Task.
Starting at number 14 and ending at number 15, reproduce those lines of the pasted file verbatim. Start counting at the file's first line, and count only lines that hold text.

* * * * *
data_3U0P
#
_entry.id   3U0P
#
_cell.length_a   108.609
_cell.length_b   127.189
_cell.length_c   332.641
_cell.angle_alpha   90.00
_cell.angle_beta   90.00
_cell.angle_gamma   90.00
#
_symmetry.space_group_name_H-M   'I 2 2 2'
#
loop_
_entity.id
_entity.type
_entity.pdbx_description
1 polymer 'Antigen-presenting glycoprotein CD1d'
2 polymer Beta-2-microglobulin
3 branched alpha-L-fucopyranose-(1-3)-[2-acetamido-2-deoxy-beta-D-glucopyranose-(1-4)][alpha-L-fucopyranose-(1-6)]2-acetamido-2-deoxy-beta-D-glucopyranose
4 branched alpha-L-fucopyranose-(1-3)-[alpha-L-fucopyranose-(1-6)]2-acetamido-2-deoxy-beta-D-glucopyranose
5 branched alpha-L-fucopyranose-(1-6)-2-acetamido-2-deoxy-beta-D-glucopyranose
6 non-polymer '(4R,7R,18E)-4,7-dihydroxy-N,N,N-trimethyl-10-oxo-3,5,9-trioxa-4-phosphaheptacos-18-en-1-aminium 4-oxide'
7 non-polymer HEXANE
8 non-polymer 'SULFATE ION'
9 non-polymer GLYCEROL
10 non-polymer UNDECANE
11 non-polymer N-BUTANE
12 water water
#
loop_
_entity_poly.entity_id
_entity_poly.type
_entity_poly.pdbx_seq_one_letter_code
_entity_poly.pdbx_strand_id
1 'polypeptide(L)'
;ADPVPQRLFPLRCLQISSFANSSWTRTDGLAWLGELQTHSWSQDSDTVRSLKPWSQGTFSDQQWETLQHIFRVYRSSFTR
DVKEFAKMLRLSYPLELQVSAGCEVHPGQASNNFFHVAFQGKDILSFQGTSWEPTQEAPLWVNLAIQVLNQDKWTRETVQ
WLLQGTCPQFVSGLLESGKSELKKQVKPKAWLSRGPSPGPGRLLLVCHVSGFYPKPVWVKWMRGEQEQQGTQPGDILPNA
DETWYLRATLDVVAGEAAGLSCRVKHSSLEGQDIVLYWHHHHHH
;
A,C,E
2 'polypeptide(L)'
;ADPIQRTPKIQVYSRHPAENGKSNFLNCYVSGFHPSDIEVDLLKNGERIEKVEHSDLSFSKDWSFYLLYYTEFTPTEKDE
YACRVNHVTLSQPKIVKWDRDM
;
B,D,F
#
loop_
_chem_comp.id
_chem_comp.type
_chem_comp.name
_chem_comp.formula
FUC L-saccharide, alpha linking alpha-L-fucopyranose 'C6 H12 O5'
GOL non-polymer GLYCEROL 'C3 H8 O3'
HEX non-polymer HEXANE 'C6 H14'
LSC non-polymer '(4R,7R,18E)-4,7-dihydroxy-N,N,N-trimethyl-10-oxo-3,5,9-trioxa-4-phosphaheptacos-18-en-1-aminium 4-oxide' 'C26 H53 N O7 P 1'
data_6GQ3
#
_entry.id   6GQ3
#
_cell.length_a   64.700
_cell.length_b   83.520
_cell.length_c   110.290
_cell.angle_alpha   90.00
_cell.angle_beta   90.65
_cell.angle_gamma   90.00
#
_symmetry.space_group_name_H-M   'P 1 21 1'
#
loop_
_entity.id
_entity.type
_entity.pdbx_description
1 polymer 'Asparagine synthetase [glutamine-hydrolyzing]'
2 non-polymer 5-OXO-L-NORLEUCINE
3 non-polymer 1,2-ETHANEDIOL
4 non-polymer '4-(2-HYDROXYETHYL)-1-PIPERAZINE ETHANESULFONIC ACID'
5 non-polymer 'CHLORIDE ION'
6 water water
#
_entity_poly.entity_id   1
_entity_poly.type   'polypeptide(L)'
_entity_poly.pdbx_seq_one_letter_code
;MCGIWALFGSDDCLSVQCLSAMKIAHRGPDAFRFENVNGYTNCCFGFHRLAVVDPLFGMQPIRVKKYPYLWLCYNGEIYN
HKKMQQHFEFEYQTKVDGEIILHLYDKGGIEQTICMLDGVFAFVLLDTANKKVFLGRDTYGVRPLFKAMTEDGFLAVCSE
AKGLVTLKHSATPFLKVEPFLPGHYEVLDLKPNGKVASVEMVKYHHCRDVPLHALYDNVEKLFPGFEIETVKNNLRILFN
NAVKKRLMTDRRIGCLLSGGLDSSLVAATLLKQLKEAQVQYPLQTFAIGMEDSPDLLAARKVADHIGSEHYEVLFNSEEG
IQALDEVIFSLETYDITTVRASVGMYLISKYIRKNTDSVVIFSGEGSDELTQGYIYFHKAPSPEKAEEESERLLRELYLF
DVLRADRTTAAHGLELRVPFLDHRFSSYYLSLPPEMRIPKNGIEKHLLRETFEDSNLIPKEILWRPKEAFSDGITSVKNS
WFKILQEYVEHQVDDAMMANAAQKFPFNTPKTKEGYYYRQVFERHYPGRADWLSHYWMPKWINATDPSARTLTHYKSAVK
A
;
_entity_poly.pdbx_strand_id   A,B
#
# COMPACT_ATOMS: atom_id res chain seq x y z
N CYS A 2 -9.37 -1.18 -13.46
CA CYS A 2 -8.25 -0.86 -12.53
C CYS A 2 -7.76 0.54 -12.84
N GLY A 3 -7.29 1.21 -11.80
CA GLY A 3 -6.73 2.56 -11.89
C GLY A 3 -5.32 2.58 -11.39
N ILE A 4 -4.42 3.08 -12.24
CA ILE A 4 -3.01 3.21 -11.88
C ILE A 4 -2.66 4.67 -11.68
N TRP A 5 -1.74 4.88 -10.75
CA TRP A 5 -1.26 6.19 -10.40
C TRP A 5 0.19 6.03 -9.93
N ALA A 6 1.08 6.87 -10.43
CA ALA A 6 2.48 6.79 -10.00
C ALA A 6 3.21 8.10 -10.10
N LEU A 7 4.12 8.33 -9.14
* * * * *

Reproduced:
loop_
_entity.id